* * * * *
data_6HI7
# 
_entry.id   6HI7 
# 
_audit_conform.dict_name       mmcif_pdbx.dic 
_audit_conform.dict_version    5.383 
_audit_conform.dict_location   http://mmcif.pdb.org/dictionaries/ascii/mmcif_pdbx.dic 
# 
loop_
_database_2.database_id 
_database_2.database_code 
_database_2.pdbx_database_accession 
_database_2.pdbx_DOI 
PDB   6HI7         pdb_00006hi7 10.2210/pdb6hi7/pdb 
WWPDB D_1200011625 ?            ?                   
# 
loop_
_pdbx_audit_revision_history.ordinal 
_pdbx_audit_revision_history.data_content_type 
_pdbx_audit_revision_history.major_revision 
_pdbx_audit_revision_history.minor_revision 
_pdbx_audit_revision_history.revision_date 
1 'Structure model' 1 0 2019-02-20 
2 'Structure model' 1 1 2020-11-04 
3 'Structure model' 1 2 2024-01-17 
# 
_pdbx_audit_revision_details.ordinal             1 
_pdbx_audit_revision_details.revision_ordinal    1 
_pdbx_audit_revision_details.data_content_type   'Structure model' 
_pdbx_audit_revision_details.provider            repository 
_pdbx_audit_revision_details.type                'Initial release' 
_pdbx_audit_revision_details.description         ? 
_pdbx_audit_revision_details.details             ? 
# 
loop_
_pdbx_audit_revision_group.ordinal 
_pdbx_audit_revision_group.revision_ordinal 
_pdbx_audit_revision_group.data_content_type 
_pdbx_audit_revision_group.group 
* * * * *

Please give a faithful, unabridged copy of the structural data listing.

data_6HI7
# 
_entry.id   6HI7 
# 
_audit_conform.dict_name       mmcif_pdbx.dic 
_audit_conform.dict_version    5.383 
_audit_conform.dict_location   http://mmcif.pdb.org/dictionaries/ascii/mmcif_pdbx.dic 
# 
loop_
_database_2.database_id 
_database_2.database_code 
_database_2.pdbx_database_accession 
_database_2.pdbx_DOI 
PDB   6HI7         pdb_00006hi7 10.2210/pdb6hi7/pdb 
WWPDB D_1200011625 ?            ?                   
# 
loop_
_pdbx_audit_revision_history.ordinal 
_pdbx_audit_revision_history.data_content_type 
_pdbx_audit_revision_history.major_revision 
_pdbx_audit_revision_history.minor_revision 
_pdbx_audit_revision_history.revision_date 
1 'Structure model' 1 0 2019-02-20 
2 'Structure model' 1 1 2020-11-04 
3 'Structure model' 1 2 2024-01-17 
# 
_pdbx_audit_revision_details.ordinal             1 
_pdbx_audit_revision_details.revision_ordinal    1 
_pdbx_audit_revision_details.data_content_type   'Structure model' 
_pdbx_audit_revision_details.provider            repository 
_pdbx_audit_revision_details.type                'Initial release' 
_pdbx_audit_revision_details.description         ? 
_pdbx_audit_revision_details.details             ? 
# 
loop_
_pdbx_audit_revision_group.ordinal 
_pdbx_audit_revision_group.revision_ordinal 
_pdbx_audit_revision_group.data_content_type 
_pdbx_audit_revision_group.group 